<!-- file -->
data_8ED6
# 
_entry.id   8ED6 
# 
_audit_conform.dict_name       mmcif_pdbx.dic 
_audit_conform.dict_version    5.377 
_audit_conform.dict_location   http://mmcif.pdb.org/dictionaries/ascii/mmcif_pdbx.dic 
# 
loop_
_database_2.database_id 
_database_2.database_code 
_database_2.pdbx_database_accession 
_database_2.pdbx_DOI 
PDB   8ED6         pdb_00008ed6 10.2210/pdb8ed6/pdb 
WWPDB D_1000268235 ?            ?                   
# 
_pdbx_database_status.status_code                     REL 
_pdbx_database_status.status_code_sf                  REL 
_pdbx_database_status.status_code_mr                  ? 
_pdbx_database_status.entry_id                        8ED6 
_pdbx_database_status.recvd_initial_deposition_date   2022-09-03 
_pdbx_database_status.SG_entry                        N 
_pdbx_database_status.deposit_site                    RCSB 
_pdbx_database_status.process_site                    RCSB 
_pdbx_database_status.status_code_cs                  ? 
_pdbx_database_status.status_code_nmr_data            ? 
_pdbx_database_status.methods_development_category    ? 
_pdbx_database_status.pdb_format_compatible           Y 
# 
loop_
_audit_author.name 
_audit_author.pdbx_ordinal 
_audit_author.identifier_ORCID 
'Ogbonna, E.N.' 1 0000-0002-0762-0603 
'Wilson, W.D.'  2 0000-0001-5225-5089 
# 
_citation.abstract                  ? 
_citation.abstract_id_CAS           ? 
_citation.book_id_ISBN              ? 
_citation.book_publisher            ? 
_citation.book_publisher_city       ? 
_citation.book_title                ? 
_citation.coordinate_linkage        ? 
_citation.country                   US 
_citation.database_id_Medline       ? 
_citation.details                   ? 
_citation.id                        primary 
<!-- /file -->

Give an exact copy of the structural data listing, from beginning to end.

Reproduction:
data_8ED6
# 
_entry.id   8ED6 
# 
_audit_conform.dict_name       mmcif_pdbx.dic 
_audit_conform.dict_version    5.377 
_audit_conform.dict_location   http://mmcif.pdb.org/dictionaries/ascii/mmcif_pdbx.dic 
# 
loop_
_database_2.database_id 
_database_2.database_code 
_database_2.pdbx_database_accession 
_database_2.pdbx_DOI 
PDB   8ED6         pdb_00008ed6 10.2210/pdb8ed6/pdb 
WWPDB D_1000268235 ?            ?                   
# 
_pdbx_database_status.status_code                     REL 
_pdbx_database_status.status_code_sf                  REL 
_pdbx_database_status.status_code_mr                  ? 
_pdbx_database_status.entry_id                        8ED6 
_pdbx_database_status.recvd_initial_deposition_date   2022-09-03 
_pdbx_database_status.SG_entry                        N 
_pdbx_database_status.deposit_site                    RCSB 
_pdbx_database_status.process_site                    RCSB 
_pdbx_database_status.status_code_cs                  ? 
_pdbx_database_status.status_code_nmr_data            ? 
_pdbx_database_status.methods_development_category    ? 
_pdbx_database_status.pdb_format_compatible           Y 
# 
loop_
_audit_author.name 
_audit_author.pdbx_ordinal 
_audit_author.identifier_ORCID 
'Ogbonna, E.N.' 1 0000-0002-0762-0603 
'Wilson, W.D.'  2 0000-0001-5225-5089 
# 
_citation.abstract                  ? 
_citation.abstract_id_CAS           ? 
_citation.book_id_ISBN              ? 
_citation.book_publisher            ? 
_citation.book_publisher_city       ? 
_citation.book_title                ? 
_citation.coordinate_linkage        ? 
_citation.country                   US 
_citation.database_id_Medline       ? 
_citation.details                   ? 
_citation.id                        primary 